With particular reference to children born following donor insemination and adopted children, critically explore the extent to which it can be said that the law currently recognises that all children have a right to know who their genetic parents are. In 2008 there were around 708,111 live births in England and Wales alone, of these births many will not be brought up by their biological parents. Whether the child is adopted from birth and brought up by none biological parents or conceived via donor insemination, more and more children are growing up having no contact with their biological parents. It’s a rising issue to consider whether or not children should be able to know who their real parents are and what the law around this area suggests. It is very difficult to determine whether or not children should have more rights to know their genetic upbringing or whether such information would be deemed unnecessary. Such a sensitive area rise many advantages in enabling more rights yet provides many valid arguments in why increasing such rights could have very negative consequences. The law doesn’t pay much recognition to a child’s right to know their genetic parents in general. However in terms of children born from assisted reproduction, the Human Fertilisation and Embryology Authority Regulations 2004 states that all children born following donation can access the donor’s name, the donor’s date and town of birth, the appearance of the donor and if given a short statement made by the donor. This information is now accessible for all children born after April 1st 2005. Before then a child could only gain access to certain information which would either contribute to a medical condition or discovering whether they were related to a person they wished to marry. Although this change is now available children still have to wait until they reach 18 years of age before the information is accessible. Clearly meaning the law at present lies that children are brought up with no knowledge of their genetic origins. The change in the law was gained from ensuring children knew their genetic origins, in Rose v Secretary of State for Health it is said that children had a right to know their sperm donor fathers as part of their right to respect their private and family life, but the question as to whether a the donor’s rights to private and family life could affect those of the children when their identity is revealed. If a child is to learn of their assisted reproduction there are options available to assist them in discovering more about their genetic parentage, the problem lies in how and if a child should be made aware of the details of their conception. Maclean and Maclean state, ‘keeping secrets in assisted reproduction-the tension between donor anonymity and the need of the child for information’ Unlike children born following donor insemination, adopted children have greater options in discovering their birth parents and have a lot more rights. Adopted children can access birth certificates; under s 79 of the Adoption and Children Act 2002 its essential records are kept to enable children to trace their birth information. The birth certificate would give individuals their mothers name and details of their birth, adopted children can also gain information via adoption agencies where further information can be given at their discretion. When gaining information through adoption agencies however, private information or information involving other parties may result in the information not being shared. A final method of an adopted child discovering their genetic parents is using the Adoption Contact Register where birth families and relatives and the adopted children can register and hopefully be linked. Children who are adopted are able to access information leading them to find factual evidence on their genetic parentage but again like children born following donor insemination the issue lies in the child’s right to be informed of...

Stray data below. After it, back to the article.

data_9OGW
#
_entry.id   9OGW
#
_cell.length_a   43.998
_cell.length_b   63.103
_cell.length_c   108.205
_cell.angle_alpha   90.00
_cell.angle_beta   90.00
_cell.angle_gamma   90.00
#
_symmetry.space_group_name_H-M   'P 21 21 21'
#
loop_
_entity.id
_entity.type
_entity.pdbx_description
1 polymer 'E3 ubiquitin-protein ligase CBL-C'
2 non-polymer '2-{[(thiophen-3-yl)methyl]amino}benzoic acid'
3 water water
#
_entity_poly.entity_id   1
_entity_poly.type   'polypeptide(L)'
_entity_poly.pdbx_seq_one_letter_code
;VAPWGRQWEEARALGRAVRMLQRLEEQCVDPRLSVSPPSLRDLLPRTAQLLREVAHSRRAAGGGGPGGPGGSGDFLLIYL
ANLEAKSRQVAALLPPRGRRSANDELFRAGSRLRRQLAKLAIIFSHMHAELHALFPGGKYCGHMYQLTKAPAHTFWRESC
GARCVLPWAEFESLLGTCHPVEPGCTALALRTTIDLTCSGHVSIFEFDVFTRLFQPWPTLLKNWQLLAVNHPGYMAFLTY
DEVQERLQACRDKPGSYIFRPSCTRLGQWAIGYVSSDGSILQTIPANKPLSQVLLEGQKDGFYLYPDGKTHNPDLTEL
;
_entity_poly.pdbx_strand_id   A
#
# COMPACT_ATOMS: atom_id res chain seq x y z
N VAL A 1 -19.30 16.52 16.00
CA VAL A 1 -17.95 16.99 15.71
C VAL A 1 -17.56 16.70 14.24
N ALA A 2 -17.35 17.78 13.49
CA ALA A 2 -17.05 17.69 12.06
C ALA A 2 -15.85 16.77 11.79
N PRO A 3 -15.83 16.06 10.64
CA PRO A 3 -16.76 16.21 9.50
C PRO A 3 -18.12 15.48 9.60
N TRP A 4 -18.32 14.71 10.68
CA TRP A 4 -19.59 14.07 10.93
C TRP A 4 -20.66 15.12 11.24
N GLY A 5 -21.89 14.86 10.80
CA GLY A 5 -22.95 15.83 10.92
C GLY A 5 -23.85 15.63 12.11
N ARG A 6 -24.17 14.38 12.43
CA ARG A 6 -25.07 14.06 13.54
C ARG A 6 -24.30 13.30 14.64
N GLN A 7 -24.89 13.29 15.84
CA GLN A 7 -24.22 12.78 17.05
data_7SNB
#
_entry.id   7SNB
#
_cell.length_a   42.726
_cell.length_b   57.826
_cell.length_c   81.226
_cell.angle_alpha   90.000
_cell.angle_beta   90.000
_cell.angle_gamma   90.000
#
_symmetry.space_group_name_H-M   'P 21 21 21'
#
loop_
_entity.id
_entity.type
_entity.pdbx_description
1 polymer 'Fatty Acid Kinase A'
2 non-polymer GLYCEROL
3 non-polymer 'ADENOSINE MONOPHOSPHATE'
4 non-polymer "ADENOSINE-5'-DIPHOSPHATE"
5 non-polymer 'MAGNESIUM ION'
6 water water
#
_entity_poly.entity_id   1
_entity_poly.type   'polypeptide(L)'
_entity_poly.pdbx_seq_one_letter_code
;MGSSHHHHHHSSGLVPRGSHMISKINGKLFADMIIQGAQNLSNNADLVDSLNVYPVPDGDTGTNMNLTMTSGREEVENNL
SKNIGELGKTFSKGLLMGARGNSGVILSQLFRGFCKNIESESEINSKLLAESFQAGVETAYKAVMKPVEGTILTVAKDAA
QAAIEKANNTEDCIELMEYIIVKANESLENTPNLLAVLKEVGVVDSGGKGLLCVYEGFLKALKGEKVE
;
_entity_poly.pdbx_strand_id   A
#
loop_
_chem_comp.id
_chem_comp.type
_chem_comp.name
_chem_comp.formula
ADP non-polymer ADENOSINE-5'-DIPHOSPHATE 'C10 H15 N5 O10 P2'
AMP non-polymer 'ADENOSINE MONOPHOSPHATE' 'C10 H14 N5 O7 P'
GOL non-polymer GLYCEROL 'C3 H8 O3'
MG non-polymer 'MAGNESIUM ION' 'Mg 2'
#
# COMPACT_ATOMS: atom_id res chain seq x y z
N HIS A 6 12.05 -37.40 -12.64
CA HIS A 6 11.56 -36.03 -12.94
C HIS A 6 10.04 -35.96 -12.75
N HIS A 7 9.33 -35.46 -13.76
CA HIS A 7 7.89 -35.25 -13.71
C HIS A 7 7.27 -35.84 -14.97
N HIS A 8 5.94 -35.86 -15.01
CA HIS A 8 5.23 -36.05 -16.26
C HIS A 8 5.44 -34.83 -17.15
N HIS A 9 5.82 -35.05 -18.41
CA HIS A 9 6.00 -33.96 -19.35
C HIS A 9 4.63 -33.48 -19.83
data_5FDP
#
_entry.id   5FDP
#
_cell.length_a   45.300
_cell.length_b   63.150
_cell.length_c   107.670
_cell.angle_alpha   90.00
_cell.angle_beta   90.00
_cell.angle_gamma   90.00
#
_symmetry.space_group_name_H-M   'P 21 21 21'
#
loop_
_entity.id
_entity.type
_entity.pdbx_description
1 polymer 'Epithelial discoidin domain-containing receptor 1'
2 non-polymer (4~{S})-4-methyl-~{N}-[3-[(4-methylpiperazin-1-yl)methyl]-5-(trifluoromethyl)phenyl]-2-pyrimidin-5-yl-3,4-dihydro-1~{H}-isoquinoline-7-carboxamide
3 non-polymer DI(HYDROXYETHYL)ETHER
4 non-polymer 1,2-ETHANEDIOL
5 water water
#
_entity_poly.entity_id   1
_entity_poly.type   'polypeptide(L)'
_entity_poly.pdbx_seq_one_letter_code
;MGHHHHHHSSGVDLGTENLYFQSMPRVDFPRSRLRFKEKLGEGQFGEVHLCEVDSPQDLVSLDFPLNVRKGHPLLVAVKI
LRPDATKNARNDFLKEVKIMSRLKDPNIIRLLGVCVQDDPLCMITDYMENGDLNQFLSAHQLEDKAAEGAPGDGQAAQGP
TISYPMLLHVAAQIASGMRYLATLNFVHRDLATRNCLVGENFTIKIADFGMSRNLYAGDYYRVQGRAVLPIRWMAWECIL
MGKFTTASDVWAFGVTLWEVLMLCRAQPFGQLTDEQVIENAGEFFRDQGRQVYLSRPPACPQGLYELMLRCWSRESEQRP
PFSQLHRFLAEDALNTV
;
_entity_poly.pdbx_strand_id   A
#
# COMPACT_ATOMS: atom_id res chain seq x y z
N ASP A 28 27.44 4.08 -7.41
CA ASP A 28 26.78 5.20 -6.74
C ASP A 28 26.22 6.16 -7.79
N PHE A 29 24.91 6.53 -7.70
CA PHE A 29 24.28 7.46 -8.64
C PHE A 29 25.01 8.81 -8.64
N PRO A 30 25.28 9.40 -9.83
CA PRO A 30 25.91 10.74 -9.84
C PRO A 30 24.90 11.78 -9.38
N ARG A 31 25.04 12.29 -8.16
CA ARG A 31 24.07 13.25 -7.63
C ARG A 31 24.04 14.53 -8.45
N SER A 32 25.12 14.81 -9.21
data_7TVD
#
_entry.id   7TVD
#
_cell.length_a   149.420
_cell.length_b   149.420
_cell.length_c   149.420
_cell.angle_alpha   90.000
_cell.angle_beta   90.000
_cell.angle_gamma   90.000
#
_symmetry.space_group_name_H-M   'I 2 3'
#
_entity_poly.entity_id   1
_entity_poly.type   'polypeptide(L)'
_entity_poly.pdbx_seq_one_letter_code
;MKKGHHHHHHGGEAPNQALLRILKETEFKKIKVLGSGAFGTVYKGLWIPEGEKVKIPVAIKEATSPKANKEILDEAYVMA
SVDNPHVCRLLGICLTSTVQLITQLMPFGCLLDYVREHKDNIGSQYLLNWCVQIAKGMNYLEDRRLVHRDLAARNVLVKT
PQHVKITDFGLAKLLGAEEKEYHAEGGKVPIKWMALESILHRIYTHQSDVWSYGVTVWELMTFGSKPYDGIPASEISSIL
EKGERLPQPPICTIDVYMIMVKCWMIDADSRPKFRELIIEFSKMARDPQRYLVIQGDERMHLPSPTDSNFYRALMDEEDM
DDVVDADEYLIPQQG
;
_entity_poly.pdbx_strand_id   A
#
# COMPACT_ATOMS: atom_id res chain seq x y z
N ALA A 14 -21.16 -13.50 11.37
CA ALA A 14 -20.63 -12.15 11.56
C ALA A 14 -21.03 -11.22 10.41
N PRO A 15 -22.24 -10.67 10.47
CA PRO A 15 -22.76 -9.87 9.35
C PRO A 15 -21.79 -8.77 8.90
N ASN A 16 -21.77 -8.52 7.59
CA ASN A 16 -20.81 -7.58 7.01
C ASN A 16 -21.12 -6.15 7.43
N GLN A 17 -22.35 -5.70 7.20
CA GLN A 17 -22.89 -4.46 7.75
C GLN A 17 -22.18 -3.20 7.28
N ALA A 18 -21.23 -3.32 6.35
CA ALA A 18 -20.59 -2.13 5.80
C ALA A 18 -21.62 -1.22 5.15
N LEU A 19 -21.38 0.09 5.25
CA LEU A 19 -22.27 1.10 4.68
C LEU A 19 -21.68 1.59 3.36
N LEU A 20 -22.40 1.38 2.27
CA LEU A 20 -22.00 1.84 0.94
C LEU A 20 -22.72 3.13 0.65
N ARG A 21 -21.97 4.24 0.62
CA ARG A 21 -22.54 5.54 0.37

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Publication Date: 2008
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